If I am right from what my Sensei has told us is that Katagatame is a technique that Chiba Kazuo Sensei had originated in the period he was in Britain in the 1960s to 70s. Maybe someone can correct me on this one.
I find that the proper naming of a technique can help in the understanding of a technique. For example Ikkyo and Ikkajo are the names that are used in the Aikikai and Yoshinkan syllabuses. However Kanetsuka Minoru Sensei has stated that their original names were that of Ude Osae meaning Arm Pin, which is a better understanding to a beginner compared to the translation to 1st Principle.
Thanks for your replies and keep on giving all information you can please.
Wayne

Mark Freeman 06-26-2006 11:22 AM

Re: literal translation of techniques?
 
Wayne,

here is my mini translation of the techniques I know ( i'm afraid the ones you mention I don't know by name but may have seen them ).
Ikkyo 1st principle
Nikkyo 2nd priciple
Sankyo 3rd principle
Yonkyo 4th principle
Shihonage All/four direction throw
Kokyunage Breath throw
Kaitenage ( I have no english for this one I just know how to do it )
Tenchenage Heaven and earth throw
Kotagaishe Wrist turn out throw

Just my own understanding, I would be interested to read others take on the one's I've mentioned.

I agree with Ian though, use your own system for remembering the techniques. In the early days I thought I 'knew' a technique, but time has shown me that thinking you know something and actually understanding it may be along way apart. ;)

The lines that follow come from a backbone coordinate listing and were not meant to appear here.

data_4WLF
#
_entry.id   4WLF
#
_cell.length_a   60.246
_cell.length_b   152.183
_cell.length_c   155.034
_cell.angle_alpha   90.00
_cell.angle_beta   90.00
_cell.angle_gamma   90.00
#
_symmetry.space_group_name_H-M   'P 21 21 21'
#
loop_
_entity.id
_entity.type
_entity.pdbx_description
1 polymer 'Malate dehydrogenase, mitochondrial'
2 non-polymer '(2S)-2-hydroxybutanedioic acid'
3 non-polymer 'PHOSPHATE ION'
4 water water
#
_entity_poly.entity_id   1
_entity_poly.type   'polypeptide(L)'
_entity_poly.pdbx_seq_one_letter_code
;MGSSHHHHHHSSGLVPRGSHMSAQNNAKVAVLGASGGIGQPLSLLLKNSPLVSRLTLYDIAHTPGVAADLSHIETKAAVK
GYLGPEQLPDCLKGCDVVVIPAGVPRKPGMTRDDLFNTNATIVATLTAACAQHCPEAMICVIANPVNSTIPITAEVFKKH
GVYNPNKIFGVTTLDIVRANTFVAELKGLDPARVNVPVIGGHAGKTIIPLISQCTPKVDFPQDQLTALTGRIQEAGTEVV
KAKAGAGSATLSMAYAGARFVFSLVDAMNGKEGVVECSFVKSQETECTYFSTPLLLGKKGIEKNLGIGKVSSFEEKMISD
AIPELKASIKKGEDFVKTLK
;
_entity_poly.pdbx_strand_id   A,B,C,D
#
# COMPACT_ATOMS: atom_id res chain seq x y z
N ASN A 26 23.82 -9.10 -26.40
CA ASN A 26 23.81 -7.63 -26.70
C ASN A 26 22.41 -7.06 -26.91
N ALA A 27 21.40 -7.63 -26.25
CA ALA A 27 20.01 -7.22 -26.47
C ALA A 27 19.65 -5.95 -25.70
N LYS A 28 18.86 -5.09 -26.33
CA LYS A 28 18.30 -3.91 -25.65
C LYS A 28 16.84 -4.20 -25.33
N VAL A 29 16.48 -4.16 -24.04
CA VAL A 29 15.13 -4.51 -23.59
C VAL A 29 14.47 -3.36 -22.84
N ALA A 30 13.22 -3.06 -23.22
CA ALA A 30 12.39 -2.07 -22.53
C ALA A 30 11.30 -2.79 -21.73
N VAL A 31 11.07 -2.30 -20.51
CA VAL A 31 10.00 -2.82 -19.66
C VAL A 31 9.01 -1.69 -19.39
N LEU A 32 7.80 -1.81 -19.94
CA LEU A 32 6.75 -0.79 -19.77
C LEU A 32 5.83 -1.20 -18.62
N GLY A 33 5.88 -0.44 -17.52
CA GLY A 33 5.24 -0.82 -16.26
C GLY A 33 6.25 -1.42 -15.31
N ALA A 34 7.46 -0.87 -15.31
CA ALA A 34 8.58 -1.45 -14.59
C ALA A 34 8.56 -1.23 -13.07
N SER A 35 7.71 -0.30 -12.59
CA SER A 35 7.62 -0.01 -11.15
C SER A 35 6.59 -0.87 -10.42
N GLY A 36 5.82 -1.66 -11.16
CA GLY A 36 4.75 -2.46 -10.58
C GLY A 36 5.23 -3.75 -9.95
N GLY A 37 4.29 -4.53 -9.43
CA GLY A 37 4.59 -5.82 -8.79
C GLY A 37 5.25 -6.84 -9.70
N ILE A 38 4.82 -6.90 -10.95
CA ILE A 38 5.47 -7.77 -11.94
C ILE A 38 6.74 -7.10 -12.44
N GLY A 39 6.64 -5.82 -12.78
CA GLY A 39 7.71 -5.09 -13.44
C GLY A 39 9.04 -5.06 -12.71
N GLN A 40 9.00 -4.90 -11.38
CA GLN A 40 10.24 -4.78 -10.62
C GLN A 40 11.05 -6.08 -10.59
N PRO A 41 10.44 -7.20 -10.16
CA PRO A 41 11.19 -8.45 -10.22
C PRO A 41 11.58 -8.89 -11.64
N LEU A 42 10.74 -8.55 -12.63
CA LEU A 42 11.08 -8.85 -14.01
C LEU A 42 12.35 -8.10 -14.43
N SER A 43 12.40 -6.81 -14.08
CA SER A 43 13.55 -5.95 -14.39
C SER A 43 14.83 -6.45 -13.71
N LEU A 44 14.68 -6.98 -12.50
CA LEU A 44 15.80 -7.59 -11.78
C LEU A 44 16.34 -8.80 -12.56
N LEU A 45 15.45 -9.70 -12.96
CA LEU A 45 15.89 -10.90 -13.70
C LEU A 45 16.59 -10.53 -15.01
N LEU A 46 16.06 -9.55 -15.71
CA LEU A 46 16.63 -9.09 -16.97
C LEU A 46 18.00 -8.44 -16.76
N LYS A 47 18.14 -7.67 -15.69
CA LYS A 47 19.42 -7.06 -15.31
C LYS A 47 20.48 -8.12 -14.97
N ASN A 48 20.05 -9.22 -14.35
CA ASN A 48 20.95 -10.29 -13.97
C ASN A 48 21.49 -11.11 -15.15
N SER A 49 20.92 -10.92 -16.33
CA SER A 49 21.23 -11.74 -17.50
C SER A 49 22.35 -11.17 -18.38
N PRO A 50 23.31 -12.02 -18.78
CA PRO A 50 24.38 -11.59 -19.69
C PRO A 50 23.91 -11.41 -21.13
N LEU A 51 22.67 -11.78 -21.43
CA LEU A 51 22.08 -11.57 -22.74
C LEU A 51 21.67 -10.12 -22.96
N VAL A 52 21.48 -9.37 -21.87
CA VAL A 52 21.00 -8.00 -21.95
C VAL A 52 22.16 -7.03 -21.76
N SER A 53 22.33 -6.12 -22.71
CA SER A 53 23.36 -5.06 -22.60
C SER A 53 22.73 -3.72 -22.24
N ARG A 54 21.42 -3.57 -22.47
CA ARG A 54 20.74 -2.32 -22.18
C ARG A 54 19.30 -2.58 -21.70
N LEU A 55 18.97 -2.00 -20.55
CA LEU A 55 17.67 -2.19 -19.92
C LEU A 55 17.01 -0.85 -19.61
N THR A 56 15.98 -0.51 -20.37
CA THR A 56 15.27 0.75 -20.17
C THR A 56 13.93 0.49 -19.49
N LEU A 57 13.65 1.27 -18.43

regards,

Mark

wayneth 06-26-2006 11:53 AM

Re: literal translation of techniques?
 
Thanks 4 those Mark.
Kaiten Nage translation is Rotary Throw or its along those lines.

Udekime Nage, UdeGarami Nage and Kata Gatame, as i believe are not basic techniques, which is probably why people don't really now or hear of it (I mite be wrong here). Yoshinkan practitioners will now of Udekime Nage as being Hiji-Ate Kokyu-Nage, which will probably help in people messaging from other styles of Aikido as well.
Wayne

odudog 06-26-2006 01:15 PM

Re: literal translation of techniques?
 
I believe I can shed some light on this subject. I am in the process of doing the same thing.
Kime = knudge, tap, a slight push
Garami = to entangle, to wrap, entwine {think of snakes making love}
Kaiten = rotary {hence kaitensushi = sushi placed on a convayer belt that goes around and 'round}
Kote = one's wrist
Gaeshi = to return {kotegaeshi = returning some else's wrist}
Hiji = elbow
Ate = I think this is just short for atemi
Kyo = teaching {there are some other words to describe this like "demonstration" etc.. but my mind is just blank right now}
Shi = 4
Ho = direction

wayneth 06-27-2006 01:16 AM

Re: literal translation of techniques?
 
Thanks Mike, help was derived from that information.
Anybody else willing to provide any information into the translation of those 3 techniques, being the practitioner from a Aikikai, Yoshinkan or Tomiki background; it will all help.

Wayne

alex padilla 06-27-2006 07:10 AM

Re: literal translation of techniques?
 
Ude Garami - Arm Wrap (Kansetsu Waza)

Ude Kime - Arm Bend (Kansetsu Waza)
Kime is bending the joint more than its natural bend,
hyperbending as in Kote Gaeshi.

Kata Gatame -Shoulder Pin (Osae Waza)
Gatame or Tatame a pin hold from Ne Waza
Nage is Throw.

wayneth 06-30-2006 09:16 AM

Re: literal translation of techniques?
 
Thanks Alex, I think I understand it now.
Still although I might understand their translations, I think there's another few more decades before I begin to understand how to do the techniques.
Wayne